Rio’s board said: “Rio Tinto has had a public position on climate change since 2005 which recognises the science of climate change, supports the goal to limit global temperature rise below 2°C, outlines the role of our company and our products in responding to that goal, and lays out our policy principles for climate advocacy.”
References to coal have shrunk dramatically from the MCA’s previous energy and climate change policy document, produced about three years ago and which referred to coal 12 times. The previous policy had said technology gains were dramatically cutting the carbon footprint of coal-fired power, and emphasised the role coal had played and would play, in meeting the energy needs of developing nations.
The new policy concludes with the final sentence: “The global transition to low emissions technologies – including solar, wind, batteries, gas, advanced coal and nuclear energy – depends on the metals and raw materials provided by the minerals sector.”
The policy comes almost three months after mining giant BHP put the MCA on notice that if the council did not stop lobbying for new coal-fired power stations it would review its membership of the group.
The Minerals Council policy said the minerals industry acknowledged that global action was needed to “reduce the risks of human-induced climate change”, and that Australia’s minerals industry supported “a measured transition to a low emissions global economy”.
To help enable this transition, the MCA called for “substantial investment” in a wide range of low emissions technologies, while warning that Australia needed a combination of policy measures that; minimised adverse social and economic impacts on Australian households, provided industry with policy certainty so that it could make sound long-term investments, and maintained Australian industry’s international competitiveness.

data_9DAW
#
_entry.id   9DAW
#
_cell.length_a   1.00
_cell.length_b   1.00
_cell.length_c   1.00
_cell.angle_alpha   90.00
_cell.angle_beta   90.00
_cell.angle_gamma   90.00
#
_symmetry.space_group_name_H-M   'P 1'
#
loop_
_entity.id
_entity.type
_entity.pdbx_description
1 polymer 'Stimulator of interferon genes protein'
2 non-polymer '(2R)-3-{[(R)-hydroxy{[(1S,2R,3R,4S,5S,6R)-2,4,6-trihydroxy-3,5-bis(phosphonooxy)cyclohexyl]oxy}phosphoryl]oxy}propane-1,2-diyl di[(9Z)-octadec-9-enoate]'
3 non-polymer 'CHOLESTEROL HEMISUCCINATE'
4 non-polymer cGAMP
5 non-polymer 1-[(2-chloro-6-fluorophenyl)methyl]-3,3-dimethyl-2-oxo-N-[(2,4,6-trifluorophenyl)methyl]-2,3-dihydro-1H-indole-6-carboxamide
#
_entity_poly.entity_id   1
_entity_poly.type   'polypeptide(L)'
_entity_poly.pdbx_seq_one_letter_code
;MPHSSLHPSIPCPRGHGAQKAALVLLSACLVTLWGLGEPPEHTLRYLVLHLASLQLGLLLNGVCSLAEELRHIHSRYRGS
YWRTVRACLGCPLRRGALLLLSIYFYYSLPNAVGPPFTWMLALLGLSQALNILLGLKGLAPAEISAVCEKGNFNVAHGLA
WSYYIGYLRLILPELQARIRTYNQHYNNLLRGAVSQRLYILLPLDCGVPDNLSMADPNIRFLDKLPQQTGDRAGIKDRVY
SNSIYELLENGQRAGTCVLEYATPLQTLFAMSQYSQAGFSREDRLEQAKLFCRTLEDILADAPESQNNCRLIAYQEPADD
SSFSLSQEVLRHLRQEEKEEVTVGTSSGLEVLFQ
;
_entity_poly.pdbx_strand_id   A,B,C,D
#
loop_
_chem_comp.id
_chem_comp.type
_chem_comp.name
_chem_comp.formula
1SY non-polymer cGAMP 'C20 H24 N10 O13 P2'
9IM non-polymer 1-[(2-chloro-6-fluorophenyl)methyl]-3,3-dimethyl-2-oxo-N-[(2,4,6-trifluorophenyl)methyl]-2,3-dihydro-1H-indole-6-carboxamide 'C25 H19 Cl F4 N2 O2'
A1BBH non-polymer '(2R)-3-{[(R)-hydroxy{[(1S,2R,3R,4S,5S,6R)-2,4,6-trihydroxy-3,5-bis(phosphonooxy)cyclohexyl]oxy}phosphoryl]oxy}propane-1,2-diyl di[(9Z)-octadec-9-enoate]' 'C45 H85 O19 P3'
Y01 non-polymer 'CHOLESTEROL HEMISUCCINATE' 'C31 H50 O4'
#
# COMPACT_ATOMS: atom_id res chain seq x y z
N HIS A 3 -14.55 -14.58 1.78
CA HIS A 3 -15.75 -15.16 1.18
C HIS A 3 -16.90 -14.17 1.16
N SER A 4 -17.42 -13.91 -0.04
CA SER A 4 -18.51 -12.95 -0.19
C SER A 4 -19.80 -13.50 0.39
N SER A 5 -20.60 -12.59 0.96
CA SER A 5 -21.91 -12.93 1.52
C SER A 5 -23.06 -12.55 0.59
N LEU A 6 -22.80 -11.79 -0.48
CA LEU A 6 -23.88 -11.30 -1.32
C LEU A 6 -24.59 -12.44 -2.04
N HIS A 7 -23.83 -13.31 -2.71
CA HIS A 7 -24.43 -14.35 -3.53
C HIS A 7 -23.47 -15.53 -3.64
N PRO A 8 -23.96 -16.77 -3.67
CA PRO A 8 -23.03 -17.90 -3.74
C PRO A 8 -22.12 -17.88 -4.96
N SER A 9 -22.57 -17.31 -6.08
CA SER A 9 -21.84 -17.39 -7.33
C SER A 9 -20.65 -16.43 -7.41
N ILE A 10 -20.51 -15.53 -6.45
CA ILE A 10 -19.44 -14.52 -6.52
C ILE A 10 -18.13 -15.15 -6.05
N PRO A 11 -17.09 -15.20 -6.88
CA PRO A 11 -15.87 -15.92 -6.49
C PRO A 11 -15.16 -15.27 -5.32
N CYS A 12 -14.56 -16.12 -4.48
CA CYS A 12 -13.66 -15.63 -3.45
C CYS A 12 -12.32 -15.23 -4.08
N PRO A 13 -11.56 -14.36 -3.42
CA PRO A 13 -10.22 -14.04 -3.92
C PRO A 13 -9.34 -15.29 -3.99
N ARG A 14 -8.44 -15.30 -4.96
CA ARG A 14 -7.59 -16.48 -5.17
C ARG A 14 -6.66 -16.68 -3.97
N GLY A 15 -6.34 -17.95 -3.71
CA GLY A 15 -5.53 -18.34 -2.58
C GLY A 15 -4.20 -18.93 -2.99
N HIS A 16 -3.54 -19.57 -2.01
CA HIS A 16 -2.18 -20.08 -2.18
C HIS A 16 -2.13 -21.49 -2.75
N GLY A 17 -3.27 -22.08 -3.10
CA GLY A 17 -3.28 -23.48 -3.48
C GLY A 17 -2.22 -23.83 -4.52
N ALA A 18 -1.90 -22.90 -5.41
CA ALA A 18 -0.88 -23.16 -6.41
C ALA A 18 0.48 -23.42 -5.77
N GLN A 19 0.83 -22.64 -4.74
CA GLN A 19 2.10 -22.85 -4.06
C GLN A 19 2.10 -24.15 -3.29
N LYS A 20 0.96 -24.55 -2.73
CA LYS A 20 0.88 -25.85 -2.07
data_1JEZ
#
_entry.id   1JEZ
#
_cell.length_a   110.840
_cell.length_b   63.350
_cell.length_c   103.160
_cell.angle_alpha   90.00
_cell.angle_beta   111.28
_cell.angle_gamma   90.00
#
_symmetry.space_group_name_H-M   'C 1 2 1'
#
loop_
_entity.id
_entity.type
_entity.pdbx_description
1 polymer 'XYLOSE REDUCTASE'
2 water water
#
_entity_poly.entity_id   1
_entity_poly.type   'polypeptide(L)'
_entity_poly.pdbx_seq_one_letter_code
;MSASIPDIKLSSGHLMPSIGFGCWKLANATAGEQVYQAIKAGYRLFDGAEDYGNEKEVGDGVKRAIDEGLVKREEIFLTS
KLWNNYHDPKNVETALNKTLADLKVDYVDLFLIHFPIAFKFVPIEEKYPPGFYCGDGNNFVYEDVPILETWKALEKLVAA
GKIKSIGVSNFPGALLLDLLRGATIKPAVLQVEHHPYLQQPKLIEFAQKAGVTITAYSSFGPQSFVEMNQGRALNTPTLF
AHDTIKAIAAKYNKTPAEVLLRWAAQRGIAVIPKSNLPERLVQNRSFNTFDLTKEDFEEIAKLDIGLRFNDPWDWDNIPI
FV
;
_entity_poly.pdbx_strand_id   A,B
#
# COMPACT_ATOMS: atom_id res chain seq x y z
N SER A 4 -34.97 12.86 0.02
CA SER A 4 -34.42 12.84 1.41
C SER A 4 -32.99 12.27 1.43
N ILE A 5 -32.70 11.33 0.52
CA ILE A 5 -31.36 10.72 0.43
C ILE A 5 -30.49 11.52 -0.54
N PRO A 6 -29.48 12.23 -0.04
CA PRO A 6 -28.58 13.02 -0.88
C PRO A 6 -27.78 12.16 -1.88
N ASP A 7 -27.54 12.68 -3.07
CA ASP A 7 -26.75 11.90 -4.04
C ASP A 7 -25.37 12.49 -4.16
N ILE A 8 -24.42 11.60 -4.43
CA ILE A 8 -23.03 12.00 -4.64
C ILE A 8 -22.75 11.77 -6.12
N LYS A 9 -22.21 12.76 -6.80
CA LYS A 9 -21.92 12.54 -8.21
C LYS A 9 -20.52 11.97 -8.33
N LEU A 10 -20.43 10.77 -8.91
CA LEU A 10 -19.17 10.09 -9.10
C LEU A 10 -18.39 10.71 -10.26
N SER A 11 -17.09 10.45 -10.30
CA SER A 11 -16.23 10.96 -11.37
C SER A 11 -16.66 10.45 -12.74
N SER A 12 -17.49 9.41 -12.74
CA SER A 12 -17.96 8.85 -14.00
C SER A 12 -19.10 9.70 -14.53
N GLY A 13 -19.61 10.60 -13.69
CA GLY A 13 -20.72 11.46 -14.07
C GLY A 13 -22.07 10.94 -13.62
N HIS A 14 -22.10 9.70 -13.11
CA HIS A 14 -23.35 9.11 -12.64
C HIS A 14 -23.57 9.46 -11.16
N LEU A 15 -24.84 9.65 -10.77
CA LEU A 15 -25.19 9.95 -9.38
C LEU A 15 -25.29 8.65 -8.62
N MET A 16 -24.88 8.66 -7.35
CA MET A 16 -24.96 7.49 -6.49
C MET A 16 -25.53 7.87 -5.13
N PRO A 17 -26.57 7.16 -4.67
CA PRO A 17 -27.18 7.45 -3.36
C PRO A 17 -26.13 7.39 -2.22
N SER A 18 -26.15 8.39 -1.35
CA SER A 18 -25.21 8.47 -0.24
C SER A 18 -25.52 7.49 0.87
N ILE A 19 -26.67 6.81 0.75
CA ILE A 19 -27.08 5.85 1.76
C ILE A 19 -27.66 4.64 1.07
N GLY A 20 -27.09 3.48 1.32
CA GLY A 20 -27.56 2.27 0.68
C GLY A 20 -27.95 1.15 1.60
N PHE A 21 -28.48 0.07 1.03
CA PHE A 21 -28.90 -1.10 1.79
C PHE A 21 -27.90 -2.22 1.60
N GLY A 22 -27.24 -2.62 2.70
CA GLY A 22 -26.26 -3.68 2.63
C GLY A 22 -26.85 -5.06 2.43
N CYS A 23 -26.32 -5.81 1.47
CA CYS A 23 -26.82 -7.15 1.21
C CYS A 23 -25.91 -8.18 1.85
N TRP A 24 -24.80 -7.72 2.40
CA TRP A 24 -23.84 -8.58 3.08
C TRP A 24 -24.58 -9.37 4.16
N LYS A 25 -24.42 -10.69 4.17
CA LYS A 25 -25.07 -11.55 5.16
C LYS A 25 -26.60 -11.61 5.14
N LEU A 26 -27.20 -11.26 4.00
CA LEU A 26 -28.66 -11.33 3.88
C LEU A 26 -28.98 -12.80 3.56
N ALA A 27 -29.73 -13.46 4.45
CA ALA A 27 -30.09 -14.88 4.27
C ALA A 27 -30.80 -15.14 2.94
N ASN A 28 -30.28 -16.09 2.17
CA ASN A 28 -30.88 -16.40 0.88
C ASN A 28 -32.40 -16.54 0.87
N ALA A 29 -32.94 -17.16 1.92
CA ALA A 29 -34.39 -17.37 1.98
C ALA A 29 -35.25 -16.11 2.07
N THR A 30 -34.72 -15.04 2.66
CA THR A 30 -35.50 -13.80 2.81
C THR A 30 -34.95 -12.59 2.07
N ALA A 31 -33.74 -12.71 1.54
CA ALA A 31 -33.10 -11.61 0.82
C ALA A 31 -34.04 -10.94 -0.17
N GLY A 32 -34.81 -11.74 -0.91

The MCA’s new policy also highlights concerns held about the national electricity system, saying the electricity market is facing serious challenges which include “the erosion of baseload generation capacity which is already adversely impacting Australia’s industrial sector and households”.
“Any policy approach should aim to reduce energy costs in Australia and retain a focus on securing reliable lowest cost dispatchable energy supply that is available 24/7, while meeting emissions reduction targets.”
A spokesman for Rio Tinto welcomed the Minerals Council’s new energy and climate change policy.
“We believe it is a good development. We’ve been engaged in the process and it affirms a number of positions on climate change that we consider important,” the spokesman said.
But the Minerals Council was blasted by the Australian Conservation Foundation’s climate change program manager, Gavan McFadzean.
“The Minerals Council has played a truly destructive role in ensuring our country does not have a credible plan to cut pollution,” he said.
“While the MCA has dumped some of its more explicit championing of dirty coal and nuclear power in its latest climate position, it still contains many principles and statements that continue to promote these dangerous fuels,” he said.
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